The natural (or dry) process is the oldest way of treating coffee on earth. At first glance it appears straightforward enough – pick the coffee cherry and lay it in the sun, wait until the cherry has dried up like a raisin, remove the skin to reveal the green bean – Voila! Natural processed coffee! Even the name suggests simplicity.
What we can’t see is that beneath the cherry skin, there’s a lot going on. Tim Hill from Counter Culture Coffee describes the difference between washed and natural coffee as analogous to white and red wine. With white wine, the skin and tannins are left out, whereas with red wine the whole grape is involved. In the same way, the natural process brings the flavour from the cherry into the coffee beans.
The goal of natural processing is to create a sweet, smooth and complex coffees with lots of body. To achieve this the cherries must be perfectly, uniformly ripe – too green and the beans will be sour, overripe cherries will create beans that taste funky and fermented, like off fruit.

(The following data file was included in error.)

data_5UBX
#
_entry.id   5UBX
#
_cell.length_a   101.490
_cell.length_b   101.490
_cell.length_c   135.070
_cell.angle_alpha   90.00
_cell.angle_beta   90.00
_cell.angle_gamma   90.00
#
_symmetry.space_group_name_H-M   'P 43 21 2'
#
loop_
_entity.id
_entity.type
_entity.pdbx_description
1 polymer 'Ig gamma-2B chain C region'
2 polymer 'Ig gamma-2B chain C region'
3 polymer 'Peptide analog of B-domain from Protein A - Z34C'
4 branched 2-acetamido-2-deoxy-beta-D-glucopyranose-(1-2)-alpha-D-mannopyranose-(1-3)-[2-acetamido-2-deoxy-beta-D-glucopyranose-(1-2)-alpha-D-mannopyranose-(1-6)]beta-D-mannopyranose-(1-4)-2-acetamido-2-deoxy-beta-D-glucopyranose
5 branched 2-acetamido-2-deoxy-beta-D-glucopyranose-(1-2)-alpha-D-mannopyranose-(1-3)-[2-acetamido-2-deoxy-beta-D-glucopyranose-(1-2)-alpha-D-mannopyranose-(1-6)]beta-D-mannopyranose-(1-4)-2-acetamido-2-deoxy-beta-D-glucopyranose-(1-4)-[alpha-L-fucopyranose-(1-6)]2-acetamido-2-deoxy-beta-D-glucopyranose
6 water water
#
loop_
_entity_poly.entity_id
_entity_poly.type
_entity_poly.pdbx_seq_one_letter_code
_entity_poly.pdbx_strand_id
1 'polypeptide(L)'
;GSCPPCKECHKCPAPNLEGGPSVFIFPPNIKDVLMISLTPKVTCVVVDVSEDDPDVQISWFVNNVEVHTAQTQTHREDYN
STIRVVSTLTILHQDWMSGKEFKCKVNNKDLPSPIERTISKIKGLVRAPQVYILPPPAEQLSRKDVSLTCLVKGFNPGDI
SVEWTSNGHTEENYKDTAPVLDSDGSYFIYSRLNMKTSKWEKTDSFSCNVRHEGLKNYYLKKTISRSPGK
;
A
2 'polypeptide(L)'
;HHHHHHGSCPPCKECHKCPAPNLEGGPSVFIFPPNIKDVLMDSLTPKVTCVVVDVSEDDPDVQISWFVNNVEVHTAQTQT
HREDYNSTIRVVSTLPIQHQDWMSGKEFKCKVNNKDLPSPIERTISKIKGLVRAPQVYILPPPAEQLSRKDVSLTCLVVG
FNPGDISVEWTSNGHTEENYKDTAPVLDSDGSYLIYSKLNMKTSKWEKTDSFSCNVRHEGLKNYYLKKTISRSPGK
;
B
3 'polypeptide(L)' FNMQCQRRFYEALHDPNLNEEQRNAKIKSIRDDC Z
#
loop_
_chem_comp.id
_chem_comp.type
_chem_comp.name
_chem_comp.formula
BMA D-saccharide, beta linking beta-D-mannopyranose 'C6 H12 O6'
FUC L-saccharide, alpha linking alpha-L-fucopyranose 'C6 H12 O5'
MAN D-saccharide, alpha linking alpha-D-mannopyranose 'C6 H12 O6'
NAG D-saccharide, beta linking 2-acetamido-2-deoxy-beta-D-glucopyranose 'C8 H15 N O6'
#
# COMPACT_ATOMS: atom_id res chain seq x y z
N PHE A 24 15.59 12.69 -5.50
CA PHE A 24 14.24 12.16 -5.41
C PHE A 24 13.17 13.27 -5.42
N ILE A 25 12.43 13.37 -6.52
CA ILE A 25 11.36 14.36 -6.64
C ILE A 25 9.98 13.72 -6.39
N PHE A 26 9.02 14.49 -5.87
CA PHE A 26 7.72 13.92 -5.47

The ripe cherries are laid on special drying beds, raised from the ground to allow air to circulate around the fruit. Over a period of 25 – 35 days, the cherries will be checked, turned and raked so that the fruit dries evenly onto the beans. Once the fruit and skin have been fully dried, the cherries are put through a hulling machine to peel off the thick, dried fruit skin.
At the end of the process, the beans will be infused with the flavours of the fruit – deeply sweet and rich. In our August Bean of the Month the Brazil Dolce Cerrado, the Andrade Brothers have created a coffee with the sweetness of stone fruit and strawberries in the aromatics and full-bodied chocolate flavours.